by Ken Pole


There’s no gainsaying the history of the Colt Canada C7 rifle in the hands of Canadian Army operators – essentially an evolution of the venerable U.S. Colt M16 that has been used by many NATO allies. But neither is there any question that it has been overtaken technically after more than three decades.

The government acknowledged that in its 2017 Strong, Secure and Engaged (SSE) defence policy, confirming the Army would undergo long-term recapitalization of “much of its land combat capabilities.” Among those was a new Canadian Modular Assault Rifle (CMAR) to replace the C7, the Canadian version of the M16A2.

Ensuring the CMAR plan becomes reality is up to a small team coordinated by Major Carl Gendron, program director of Army Small Arms. A member of the storied Royal 22e Regiment, his career has included deployments to the Middle East, Bosnia, Afghanistan, and Africa that honed his awareness of modern combat environments.

The CMAR project is currently in the options analysis phase, and he expects to enter “the definition phase by the end of 2022,” he told Canadian Army Today in February. “By then, we’ll know if we’re going to do an upgrade or buy a new design. If it’s a major upgrade to the C7 or C8 or if it’s an entirely new design, we expect it to be made through Colt Canada.”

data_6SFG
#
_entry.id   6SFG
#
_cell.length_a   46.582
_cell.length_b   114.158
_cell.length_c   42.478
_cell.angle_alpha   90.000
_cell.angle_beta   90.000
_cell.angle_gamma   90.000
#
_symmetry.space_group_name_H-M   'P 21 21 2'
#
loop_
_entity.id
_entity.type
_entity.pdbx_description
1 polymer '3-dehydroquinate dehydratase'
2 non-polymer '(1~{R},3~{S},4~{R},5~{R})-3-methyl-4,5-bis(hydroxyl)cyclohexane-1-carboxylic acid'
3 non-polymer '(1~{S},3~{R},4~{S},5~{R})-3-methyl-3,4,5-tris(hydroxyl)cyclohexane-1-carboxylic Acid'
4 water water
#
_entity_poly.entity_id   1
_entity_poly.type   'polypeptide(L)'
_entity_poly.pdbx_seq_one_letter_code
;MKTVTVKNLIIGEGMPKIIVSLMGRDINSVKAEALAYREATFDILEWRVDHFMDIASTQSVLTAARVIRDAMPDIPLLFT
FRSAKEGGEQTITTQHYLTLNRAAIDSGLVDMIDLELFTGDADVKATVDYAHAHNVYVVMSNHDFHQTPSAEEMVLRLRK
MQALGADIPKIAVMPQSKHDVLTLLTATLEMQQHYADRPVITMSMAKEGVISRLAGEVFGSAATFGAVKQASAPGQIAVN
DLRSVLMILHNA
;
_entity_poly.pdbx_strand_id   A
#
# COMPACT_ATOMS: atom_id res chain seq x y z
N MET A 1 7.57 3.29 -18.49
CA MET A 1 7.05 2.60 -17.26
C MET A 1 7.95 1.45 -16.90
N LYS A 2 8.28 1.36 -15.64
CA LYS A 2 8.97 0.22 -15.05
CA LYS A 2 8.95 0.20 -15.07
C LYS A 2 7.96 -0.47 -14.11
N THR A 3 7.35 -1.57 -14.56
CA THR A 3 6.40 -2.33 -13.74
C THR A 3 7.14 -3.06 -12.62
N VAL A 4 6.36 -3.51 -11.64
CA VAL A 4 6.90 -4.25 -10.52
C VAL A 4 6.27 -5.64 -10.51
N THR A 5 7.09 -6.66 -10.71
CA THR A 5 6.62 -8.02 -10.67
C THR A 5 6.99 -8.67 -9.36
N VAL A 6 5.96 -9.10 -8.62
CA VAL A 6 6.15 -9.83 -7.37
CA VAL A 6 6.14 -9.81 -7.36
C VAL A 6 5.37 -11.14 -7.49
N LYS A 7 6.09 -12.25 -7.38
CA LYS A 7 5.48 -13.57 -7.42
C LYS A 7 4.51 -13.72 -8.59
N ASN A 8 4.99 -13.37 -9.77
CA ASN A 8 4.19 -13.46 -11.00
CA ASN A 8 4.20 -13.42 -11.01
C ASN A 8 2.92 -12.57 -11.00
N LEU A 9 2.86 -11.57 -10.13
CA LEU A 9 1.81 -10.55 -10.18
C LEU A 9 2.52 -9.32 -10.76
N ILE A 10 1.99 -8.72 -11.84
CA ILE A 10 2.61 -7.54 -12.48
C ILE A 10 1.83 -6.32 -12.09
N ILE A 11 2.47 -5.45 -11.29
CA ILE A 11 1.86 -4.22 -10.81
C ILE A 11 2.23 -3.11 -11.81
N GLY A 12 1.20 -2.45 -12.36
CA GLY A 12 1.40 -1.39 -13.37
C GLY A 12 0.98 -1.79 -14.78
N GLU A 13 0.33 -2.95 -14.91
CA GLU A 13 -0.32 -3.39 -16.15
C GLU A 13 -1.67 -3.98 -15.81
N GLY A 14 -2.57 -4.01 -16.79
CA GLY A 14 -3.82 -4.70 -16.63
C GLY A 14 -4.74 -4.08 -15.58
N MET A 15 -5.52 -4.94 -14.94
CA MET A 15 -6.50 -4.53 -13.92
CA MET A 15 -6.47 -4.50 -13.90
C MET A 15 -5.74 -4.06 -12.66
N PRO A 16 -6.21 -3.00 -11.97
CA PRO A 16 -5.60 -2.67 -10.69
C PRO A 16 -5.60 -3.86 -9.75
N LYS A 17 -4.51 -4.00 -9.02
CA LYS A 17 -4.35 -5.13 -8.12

A division of the historic U.S. firearms company, which is now a brand of the CZ Group, Colt Canada is the government’s Small Arms Strategic Source and Centre of Excellence, with a workforce of some 100 at its facilities in Kitchener, Ont.

Ultimately, Gendron is looking for an initial delivery of CMARs and related gear in 2026-2027, with final deliveries in 2032-2033. But he stressed that “everything would need to go very well. Until I’m ready to submit all the financials and get approvals, I don’t know the exact timeline.” While the budget is not finalized, it’s estimated at around $500 million.

“I wish we could streamline the process,” he replied when asked about what seems to be a lengthy timeline. “One of the big issues is the amount of paperwork the staff is required to produce at each step and level of the process.” The project office must generate large amounts of data, delve into all the technical minutiae and figure out exactly what it’s going to cost. That alone can take three years, by which time “you’ve proven that your plan is affordable and practicable.”

Prototype of a pre-production C8A4/CMAR-GS weapon. Photo: ADM Materiel DSSPM9


Though still highly capable, the C7/C8 is considered by some to be a less able weapon than, for example, the Russian AK-12 assault rifle, which is said to exceed the Canadian rifle in terms of lethality, modularity, target acquisition, night fighting capabilities and operator protection. CAF operators need a weapon that would enable them to function effectively across the entire modern combat spectrum, which can range from the Arctic to jungle or desert, and in congested urban theatres.